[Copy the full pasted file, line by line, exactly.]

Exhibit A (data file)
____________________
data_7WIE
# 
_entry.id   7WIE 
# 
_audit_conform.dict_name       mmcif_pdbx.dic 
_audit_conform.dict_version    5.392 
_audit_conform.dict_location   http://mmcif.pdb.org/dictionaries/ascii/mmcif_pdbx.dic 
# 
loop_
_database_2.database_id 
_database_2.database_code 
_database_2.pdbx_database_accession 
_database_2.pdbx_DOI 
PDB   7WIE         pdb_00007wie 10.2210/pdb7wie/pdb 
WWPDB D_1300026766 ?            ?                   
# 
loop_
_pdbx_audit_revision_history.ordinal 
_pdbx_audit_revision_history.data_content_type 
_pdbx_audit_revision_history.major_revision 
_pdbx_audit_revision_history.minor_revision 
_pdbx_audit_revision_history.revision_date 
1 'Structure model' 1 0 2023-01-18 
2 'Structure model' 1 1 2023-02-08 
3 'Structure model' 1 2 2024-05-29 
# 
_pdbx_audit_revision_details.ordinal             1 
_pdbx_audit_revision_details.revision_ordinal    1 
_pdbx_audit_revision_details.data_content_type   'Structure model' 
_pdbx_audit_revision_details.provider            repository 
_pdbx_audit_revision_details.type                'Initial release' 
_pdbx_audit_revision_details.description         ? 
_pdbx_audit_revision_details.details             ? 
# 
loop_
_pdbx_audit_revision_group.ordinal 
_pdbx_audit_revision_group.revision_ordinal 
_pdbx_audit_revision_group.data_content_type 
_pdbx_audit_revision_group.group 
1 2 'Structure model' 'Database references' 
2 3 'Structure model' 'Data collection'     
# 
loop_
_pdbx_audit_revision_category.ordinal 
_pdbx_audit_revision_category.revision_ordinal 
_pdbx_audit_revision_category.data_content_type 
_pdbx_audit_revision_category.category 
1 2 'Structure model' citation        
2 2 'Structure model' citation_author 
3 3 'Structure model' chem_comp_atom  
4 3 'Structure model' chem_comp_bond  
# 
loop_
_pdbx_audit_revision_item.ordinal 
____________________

data_7WIE
# 
_entry.id   7WIE 
# 
_audit_conform.dict_name       mmcif_pdbx.dic 
_audit_conform.dict_version    5.392 
_audit_conform.dict_location   http://mmcif.pdb.org/dictionaries/ascii/mmcif_pdbx.dic 
# 
loop_
_database_2.database_id 
_database_2.database_code 
_database_2.pdbx_database_accession 
_database_2.pdbx_DOI 
PDB   7WIE         pdb_00007wie 10.2210/pdb7wie/pdb 
WWPDB D_1300026766 ?            ?                   
# 
loop_
_pdbx_audit_revision_history.ordinal 
_pdbx_audit_revision_history.data_content_type 
_pdbx_audit_revision_history.major_revision 
_pdbx_audit_revision_history.minor_revision 
_pdbx_audit_revision_history.revision_date 
1 'Structure model' 1 0 2023-01-18 
2 'Structure model' 1 1 2023-02-08 
3 'Structure model' 1 2 2024-05-29 
# 
_pdbx_audit_revision_details.ordinal             1 
_pdbx_audit_revision_details.revision_ordinal    1 
_pdbx_audit_revision_details.data_content_type   'Structure model' 
_pdbx_audit_revision_details.provider            repository 
_pdbx_audit_revision_details.type                'Initial release' 
_pdbx_audit_revision_details.description         ? 
_pdbx_audit_revision_details.details             ? 
# 
loop_
_pdbx_audit_revision_group.ordinal 
_pdbx_audit_revision_group.revision_ordinal 
_pdbx_audit_revision_group.data_content_type 
_pdbx_audit_revision_group.group 
1 2 'Structure model' 'Database references' 
2 3 'Structure model' 'Data collection'     
# 
loop_
_pdbx_audit_revision_category.ordinal 
_pdbx_audit_revision_category.revision_ordinal 
_pdbx_audit_revision_category.data_content_type 
_pdbx_audit_revision_category.category 
1 2 'Structure model' citation        
2 2 'Structure model' citation_author 
3 3 'Structure model' chem_comp_atom  
4 3 'Structure model' chem_comp_bond  
# 
loop_
_pdbx_audit_revision_item.ordinal 